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And a few other worthwhile bottles to check out.
I come here to praise the BCL, not to bury it. For years, they’ve crafted a legit exciting event with their spirits release, complete with overnight lineups and people doing things like buying $74,000 bottles of The Macallan. But as the success grew, so did the pressure to keep the dream not just alive, but growing. Last year, they split it into a Summer and a Fall Spirits Release, and this coupled with the worldwide appetite for rare whiskies means that there’s less of the good stuff to go around.
Which leads us to this Saturday’s release. It’s not great. The dominant theme seems to be catching the wave of the ascendant category of premium bourbon, and I suppose if you just landed on this planet from another solar system then maybe you might be able to embrace the idea of paying $72 for a bottle of Heaven’s Hill Bottled-in-Bond that’s aged seven years. But for the rest of us who remember paying $15 for the same bottle (to be fair it was six years then) at a flipping Walgreens, it’s tough to get super psyched.
But that doesn’t mean there aren’t some special items here, including one bottle that is a legitimate no-brainer in terms of speculation. So here’s a few landing spots if you’re hell-bent on diving in.
The one bottle that is legitimately worth lining up for will almost assuredly increase in value is Ardcore from Ardbeg. This is what is called a Committee Release (the Committee being the 120,000 strong Ardbeg fan club), and in the past it’s been very tricky to get Committee releases in Canada. And a look at past Committee releases such as Alligator, Supernova or Grooves is a look at some of the most collectable whiskies out there. If you secure a bottle of this and stick it in your basement you’re almost assured to make money (assuming you have a place to sell it which, in B.C., we don’t). The only possible wrinkle is if Ardbeg decides to make Ardcore part of their permanent line up—then its collectability will plummet, but its price will likely stay the same so pretty easy downside.
And what about the actual whisky? It’s classic Ardbeg—bold and smoky and “like chewy on a spiky ball.”
Starting a new single-malt distillery is a tough game. It takes forever for you to start seeing any income at all, and whisky nerds are quick (maybe too quick) to jump on any little flaw. But Lindores Abbey seems poised to buck the trend with a combination of history, marketing and really good whisky. The history is key here—the Abbey is possibly the birth place of scotch, some 523 years ago so resurrecting something here has an air of authenticity. I also like that they’re proudly a Lowland distillery, an under-loved area for distilleries but one with great potential. The actual bottle/package looks amazing and the stuff inside—a really compelling mix of warm custard and caramel notes with some serious counter-playing citrus and crisp apple notes makes for a very interesting dram. There’s no age statement on it—though it’s clearly young—so paying $100 for it seems a bit rich, but I understand it’s selling briskly in the U.K., so what do I know?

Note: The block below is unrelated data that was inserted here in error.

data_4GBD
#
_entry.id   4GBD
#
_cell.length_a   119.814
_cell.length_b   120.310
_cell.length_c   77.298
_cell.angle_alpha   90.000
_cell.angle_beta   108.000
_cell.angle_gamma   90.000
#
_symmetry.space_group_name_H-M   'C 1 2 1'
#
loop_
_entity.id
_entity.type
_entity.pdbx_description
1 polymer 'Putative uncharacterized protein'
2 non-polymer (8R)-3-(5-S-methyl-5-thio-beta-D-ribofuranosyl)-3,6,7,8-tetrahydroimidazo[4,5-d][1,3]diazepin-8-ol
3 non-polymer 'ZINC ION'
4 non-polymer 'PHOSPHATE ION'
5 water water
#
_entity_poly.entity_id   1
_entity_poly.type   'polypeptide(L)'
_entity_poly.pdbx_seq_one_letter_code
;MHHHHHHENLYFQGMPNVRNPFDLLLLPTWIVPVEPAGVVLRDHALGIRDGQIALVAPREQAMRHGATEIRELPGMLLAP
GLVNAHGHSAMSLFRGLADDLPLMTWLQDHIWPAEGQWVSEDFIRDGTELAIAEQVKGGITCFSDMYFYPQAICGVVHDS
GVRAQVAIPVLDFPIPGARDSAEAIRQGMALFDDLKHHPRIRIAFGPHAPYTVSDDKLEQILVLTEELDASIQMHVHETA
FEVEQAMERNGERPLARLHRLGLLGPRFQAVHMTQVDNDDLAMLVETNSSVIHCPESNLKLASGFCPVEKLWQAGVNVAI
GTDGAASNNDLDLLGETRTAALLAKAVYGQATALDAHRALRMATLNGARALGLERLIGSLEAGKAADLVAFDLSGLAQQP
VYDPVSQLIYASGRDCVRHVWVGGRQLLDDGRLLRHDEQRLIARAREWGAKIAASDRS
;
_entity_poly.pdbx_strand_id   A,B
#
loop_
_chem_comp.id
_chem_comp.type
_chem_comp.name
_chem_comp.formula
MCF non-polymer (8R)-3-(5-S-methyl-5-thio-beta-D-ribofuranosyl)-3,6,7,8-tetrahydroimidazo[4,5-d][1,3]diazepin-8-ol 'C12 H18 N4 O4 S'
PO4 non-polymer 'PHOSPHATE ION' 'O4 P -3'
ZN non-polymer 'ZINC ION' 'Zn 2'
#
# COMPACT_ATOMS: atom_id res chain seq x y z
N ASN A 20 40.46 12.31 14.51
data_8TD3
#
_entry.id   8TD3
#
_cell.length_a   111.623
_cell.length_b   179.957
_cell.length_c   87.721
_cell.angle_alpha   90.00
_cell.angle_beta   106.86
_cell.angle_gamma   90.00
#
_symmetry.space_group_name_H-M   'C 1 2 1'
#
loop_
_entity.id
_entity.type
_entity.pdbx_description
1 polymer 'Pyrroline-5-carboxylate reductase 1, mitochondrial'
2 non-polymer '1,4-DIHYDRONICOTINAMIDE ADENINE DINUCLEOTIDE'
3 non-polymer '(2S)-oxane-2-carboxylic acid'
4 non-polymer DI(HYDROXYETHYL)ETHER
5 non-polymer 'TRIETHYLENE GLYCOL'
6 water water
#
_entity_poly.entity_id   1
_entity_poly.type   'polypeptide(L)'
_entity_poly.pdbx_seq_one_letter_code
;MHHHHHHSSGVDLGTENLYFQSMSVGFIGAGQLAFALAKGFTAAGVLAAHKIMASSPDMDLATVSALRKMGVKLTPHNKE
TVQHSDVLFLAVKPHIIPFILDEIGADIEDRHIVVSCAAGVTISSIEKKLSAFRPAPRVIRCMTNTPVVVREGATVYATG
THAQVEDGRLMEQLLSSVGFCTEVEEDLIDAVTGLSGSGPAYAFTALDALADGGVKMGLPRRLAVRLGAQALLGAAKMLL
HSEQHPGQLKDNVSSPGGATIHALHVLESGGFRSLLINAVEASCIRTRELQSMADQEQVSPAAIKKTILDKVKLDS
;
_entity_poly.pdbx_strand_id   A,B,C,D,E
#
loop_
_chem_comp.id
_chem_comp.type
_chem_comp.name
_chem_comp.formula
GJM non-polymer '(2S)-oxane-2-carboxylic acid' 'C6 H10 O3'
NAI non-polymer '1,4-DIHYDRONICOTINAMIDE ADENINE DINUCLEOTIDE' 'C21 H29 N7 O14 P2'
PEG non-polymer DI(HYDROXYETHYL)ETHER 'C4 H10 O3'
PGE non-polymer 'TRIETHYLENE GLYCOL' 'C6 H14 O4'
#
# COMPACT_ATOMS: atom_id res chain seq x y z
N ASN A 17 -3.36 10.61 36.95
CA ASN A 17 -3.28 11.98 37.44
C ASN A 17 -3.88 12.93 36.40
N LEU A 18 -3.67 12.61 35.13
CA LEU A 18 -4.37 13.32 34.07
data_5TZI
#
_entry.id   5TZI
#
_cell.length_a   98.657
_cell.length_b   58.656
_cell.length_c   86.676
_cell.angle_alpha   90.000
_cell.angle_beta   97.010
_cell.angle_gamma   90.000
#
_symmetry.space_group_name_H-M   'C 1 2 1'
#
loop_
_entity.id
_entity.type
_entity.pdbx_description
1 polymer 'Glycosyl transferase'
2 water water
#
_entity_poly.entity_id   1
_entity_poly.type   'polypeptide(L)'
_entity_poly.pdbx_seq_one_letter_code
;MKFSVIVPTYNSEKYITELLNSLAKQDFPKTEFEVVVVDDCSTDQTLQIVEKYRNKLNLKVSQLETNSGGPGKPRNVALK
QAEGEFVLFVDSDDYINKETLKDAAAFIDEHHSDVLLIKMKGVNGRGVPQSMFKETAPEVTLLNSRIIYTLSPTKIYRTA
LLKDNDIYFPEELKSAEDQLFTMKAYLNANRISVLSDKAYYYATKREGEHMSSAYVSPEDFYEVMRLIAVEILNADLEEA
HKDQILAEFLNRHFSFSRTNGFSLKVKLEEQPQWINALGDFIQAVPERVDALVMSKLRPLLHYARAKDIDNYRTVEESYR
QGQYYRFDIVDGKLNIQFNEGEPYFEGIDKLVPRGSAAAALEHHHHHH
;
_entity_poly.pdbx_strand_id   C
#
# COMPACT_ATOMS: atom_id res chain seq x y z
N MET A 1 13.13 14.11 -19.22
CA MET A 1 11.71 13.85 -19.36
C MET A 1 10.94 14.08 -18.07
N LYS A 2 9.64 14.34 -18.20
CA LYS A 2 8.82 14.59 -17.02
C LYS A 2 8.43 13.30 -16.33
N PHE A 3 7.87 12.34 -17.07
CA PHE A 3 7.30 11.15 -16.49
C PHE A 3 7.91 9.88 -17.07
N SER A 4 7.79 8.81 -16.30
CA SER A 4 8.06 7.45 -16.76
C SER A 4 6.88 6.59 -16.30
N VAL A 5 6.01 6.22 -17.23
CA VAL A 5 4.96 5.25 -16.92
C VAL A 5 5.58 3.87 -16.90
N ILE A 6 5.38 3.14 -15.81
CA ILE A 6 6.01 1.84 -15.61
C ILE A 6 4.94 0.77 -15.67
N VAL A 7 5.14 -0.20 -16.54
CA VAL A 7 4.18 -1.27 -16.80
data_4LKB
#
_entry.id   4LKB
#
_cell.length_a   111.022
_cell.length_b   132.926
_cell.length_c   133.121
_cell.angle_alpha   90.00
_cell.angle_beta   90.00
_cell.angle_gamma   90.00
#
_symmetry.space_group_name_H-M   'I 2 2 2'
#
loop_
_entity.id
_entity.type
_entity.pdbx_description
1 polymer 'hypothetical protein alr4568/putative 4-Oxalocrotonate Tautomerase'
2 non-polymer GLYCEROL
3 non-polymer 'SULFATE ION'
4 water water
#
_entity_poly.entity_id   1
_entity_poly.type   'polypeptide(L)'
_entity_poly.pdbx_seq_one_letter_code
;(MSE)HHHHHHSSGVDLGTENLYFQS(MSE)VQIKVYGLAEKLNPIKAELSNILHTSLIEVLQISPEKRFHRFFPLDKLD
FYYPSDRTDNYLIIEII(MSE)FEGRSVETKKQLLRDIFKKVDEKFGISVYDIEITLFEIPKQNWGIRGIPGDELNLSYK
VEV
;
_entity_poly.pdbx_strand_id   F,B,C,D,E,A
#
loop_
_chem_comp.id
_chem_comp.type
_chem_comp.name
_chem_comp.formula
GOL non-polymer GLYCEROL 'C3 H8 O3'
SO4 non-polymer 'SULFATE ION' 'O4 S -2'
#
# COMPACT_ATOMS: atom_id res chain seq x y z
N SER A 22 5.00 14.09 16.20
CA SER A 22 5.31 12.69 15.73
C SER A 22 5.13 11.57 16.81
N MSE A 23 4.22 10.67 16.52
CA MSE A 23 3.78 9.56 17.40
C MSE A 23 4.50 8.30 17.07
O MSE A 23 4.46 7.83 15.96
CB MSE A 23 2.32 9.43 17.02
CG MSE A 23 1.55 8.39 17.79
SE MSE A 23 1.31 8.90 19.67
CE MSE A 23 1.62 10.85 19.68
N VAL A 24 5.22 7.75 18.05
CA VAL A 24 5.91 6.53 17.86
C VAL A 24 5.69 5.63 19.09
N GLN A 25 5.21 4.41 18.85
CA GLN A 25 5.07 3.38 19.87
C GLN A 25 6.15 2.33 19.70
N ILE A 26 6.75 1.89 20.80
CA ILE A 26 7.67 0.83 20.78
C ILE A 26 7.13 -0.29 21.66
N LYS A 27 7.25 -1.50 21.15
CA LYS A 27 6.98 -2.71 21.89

There’s no Pappy van Winkle in this release, so immediately all eyes go to the myriad of Pappy substitutes, chief among them, WL Weller. Like Pappy, it’s a wheat-dominant bourbon with a storied history. And like Pappy—which, to be clear, is now not a distillery but a marketing company—it’s made at the Buffalo Trace Distillery in Frankfort, Kentucky. Part of me wants to kvetch about the price increases of Weller whisky like the Heaven’s Hill above, but the truth is, $80 for a 12-year-old bottle of well-made bourbon is a good deal, regardless of whether it used to be $45. And given that the cult of Pappy seems to have no end, I predict this will be a $100 bottle by next year.
Ah Diageo, you 500-pound Gorilla—why do you torment me so? I lovingly buy your Lagavulin 16 and your Talisker 10 without fail. So when you came out with your Game of Thrones-inspired whiskies, I was first to collect them all and they’re in my basement as we speak waiting to become collectable. The only problem? The flipping “collectables” are still languishing on the shelves three years in! And that’s for Game of Thrones! This year’s “Special Release” are, I’m sorry, ridiculous. As in, “If you like a classic Lagavulin 16 for $145, might we interest you in a whisky we age for 4 years less for $55 more. No? What if we put an incredibly gaudy watercolour of a flaming lion on it?” For the Talisker, it’s two years less age, $25 more and a purple sea serpent. For the Oban, two years less, $46 more and a fox. For Cardhu, you actually get two years more of aging at the bargain price of only $124 more. Plus a red tree. And to add insult to injury, these are last year’s “special” releases—the 2022 ones were announced months ago.
Just brutal, Diageo.
Also, while I have you here… anyone want to buy a mint set of Game of Thrones whisky?